Loyola University Chicago

Malleability of Intellectual Humility: The Flexible Merit Standard Model

Victor Ottati

Website: http://www.luc.edu/

Abstract:

The present proposal emphasizes that intellectual humility is a malleable psychological orientation that systematically varies across situations. This is because open-mindedness is perceived to be merited or appropriate in some circumstances (e.g., when politicians compromise to negotiate a tax bill), whereas dogmatism is perceived to be merited in other circumstances (e.g., when a woman demands equal pay for equal work). On this basis, it is proposed that a variety of situational variables produce systematic variation in intellectual dogmatism, intellectual open-mindedness, and intellectual humility. These include the extent to which individuals are confronted with an intellectual task that affords a dogmatic or open-minded response, contextual reminders of virtuous dogmatism or virtuous open-mindedness, contextual cues that influence perceptions of expertise in the intellectual domain of inquiry, and the extent to which a communication source advocates a position that is in agreement with the individual’s personal attitude toward the issue. Effects of this nature are conceptualized in terms of the Flexible Merit Standard Model, an over-arching theoretical conceptualization that accounts for the malleable nature of intellectual dogmatism, intellectual open-mindedness, and intellectual humility.

A clear example of this approach can be found in the presently proposed experiments that test the Incidental Priming Hypothesis. According to this hypothesis, historical reminders of virtuous dogmatism increase dogmatism (and reduce open-mindedness) when individuals subsequently consider a separate issue that merits an open-minded response. In contrast, historical reminders of virtuous open-mindedness increase open-mindedness (and reduce dogmatism) when individuals subsequently consider a separate issue of this nature. To test this hypothesis, participants are initially reminded of a historical example of virtuous dogmatism

(e.g., Rosa Parks’ refusal to move to the back of the bus) or a historical example of virtuous open-mindedness (e.g., a speech by a peace advocate promoting the value of political tolerance). Then, as part of an ostensibly separate experiment, participants are presented with a situation in which open-minded thinking is clearly merited and virtuous. In this subsequent situation, it is predicted that participants previously reminded of virtuous dogmatism will adopt a relatively dogmatic (or less open-minded) cognitive orientation. In contrast, it is predicted that participants previously reminded of virtuous open-mindedness will adopt a relatively open-minded (or less dogmatic) cognitive orientation. Because the subsequent situation clearly merits an open-minded response, evidence of this “incidental priming effect” would indicate that historical reminders produce systematic variation in intellectual humility (virtuous open-mindedness).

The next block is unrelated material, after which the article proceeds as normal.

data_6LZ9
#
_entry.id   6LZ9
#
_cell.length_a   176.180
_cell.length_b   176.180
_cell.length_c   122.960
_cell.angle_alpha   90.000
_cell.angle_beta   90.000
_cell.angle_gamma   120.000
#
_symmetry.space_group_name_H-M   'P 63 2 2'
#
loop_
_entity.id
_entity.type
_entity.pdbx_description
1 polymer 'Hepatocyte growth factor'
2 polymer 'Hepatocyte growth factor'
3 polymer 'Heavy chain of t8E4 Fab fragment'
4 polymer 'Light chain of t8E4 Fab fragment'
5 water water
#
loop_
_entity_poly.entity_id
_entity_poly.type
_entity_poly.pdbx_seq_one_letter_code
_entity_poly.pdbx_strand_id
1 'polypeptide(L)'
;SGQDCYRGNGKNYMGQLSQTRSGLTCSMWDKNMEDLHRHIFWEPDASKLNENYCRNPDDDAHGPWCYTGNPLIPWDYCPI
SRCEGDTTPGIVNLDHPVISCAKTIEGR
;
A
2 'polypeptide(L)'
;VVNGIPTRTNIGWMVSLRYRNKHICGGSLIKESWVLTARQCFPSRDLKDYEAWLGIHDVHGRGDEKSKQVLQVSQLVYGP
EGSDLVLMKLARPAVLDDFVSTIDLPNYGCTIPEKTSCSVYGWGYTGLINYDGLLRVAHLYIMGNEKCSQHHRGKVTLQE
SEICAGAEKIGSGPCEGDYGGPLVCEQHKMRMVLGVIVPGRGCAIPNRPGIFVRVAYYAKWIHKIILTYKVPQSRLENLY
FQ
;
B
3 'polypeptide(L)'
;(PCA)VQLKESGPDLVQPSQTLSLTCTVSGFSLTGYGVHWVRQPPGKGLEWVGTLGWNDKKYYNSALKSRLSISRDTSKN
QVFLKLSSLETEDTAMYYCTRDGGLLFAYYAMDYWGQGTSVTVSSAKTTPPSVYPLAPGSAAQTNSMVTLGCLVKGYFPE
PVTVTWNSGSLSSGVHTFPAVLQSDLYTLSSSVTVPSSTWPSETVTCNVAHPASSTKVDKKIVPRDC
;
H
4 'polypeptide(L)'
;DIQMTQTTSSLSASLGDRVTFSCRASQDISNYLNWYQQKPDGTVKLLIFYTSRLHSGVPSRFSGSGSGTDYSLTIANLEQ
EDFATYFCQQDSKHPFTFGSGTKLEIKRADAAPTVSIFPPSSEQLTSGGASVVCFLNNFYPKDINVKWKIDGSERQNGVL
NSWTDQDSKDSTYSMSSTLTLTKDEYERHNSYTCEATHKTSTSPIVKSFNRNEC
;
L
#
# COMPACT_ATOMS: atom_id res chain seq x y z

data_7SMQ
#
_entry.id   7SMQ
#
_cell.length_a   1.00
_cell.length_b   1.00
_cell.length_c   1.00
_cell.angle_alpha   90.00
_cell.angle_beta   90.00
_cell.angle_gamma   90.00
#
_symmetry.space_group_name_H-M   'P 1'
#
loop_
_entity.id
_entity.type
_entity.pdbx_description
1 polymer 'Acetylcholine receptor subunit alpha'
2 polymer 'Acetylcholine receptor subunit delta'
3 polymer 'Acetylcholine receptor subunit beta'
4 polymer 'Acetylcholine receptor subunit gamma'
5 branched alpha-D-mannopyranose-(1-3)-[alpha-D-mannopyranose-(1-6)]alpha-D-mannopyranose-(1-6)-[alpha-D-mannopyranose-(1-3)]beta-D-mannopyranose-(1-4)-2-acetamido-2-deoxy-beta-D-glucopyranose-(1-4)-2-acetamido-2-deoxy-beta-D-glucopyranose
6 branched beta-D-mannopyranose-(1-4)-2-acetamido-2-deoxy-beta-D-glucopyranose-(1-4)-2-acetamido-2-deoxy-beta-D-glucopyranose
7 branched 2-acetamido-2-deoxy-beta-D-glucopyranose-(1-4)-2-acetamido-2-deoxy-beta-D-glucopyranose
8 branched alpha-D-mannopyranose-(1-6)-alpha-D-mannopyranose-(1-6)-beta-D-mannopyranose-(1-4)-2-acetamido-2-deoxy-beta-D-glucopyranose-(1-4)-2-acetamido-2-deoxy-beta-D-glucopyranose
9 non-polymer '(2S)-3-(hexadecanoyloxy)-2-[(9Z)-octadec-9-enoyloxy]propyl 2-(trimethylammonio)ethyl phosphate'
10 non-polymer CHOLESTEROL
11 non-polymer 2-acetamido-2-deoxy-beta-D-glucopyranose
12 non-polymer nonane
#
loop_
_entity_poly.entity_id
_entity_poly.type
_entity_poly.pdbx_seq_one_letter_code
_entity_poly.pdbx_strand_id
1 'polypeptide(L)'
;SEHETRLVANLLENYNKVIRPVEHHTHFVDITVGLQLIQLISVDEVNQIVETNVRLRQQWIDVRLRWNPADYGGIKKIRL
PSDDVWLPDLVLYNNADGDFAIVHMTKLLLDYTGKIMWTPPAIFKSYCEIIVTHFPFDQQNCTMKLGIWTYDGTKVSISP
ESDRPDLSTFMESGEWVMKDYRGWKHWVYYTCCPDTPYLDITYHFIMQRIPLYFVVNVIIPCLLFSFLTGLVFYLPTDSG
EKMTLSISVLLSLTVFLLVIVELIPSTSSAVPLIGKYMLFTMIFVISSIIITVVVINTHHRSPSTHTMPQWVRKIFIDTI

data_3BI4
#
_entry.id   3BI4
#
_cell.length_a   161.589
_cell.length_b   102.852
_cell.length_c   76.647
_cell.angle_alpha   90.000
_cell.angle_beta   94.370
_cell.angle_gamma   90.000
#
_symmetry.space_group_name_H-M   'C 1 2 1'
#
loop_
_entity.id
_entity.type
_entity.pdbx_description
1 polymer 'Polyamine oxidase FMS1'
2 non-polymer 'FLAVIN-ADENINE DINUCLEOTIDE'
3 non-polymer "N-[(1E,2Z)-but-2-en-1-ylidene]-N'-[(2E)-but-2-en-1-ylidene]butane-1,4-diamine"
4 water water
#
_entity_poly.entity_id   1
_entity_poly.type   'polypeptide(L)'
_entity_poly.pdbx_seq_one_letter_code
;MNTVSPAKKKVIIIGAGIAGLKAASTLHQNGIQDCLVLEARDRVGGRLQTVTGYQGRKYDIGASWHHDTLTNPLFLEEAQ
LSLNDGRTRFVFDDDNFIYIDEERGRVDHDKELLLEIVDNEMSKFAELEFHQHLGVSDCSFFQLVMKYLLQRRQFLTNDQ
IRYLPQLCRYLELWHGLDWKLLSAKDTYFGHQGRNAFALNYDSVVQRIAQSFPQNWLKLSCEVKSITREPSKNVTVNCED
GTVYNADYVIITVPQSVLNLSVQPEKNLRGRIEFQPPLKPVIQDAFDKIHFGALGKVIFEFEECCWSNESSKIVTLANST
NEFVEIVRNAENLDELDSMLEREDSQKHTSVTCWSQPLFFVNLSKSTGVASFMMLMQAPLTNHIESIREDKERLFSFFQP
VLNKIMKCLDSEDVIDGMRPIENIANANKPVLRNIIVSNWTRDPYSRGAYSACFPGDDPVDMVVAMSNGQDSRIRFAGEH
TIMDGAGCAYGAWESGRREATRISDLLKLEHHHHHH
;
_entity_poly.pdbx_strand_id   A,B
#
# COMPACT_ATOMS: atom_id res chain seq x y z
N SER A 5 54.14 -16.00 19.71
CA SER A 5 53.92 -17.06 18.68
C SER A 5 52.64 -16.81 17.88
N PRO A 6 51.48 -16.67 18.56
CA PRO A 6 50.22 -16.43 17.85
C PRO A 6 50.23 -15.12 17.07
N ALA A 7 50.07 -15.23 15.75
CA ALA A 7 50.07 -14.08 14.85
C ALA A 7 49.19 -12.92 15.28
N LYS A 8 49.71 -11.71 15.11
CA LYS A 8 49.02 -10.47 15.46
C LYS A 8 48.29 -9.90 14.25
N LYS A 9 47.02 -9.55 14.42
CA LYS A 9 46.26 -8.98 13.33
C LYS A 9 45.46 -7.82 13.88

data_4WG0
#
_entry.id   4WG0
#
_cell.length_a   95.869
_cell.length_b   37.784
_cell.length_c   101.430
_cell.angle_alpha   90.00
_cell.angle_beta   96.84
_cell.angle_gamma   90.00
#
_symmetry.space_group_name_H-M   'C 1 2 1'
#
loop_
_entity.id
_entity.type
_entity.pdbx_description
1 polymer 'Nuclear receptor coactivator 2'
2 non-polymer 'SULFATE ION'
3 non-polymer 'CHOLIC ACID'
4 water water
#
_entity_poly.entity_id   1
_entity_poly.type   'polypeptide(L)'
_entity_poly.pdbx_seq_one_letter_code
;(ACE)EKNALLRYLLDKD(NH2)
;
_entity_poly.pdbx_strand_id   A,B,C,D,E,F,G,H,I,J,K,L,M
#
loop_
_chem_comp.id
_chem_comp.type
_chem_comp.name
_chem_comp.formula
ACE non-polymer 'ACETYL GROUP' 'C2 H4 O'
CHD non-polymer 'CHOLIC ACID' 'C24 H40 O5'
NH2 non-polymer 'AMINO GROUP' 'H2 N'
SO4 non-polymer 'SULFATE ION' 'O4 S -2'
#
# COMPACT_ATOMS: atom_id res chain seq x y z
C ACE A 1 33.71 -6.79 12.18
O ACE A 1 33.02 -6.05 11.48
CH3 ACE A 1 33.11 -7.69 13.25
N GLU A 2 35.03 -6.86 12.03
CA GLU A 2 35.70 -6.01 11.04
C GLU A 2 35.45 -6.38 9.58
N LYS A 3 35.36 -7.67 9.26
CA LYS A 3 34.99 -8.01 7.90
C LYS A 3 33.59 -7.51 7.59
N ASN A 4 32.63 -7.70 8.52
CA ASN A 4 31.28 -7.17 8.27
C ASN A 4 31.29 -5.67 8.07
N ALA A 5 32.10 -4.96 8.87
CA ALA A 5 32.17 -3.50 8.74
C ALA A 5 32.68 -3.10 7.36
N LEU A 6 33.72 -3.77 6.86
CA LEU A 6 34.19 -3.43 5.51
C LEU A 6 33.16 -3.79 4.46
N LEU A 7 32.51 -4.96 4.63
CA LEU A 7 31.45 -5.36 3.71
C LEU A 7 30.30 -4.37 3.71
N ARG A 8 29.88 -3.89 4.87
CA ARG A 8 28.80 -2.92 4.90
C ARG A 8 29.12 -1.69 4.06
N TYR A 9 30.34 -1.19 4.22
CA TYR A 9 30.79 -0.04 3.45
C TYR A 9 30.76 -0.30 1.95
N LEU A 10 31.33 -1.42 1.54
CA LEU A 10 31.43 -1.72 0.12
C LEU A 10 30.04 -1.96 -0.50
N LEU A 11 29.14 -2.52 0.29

The Flexible Merit Standard Model predicts that analogous effects are elicited by other situational cues (e.g., the extent to which a communication is in agreement with the individual’s personal attitude toward the issue, contextual cues that influence perceptions of expertise in the intellectual domain of inquiry). In total, eleven studies are proposed to test predictions generated on the basis of the Flexible Merit Standard Model. These experiments seek to demonstrate that intellectual dogmatism, open-mindedness, and humility are not static unchanging characteristics of an individual. On the contrary, these experiments will document that these intellectual orientations are malleable, and systematically vary across situations.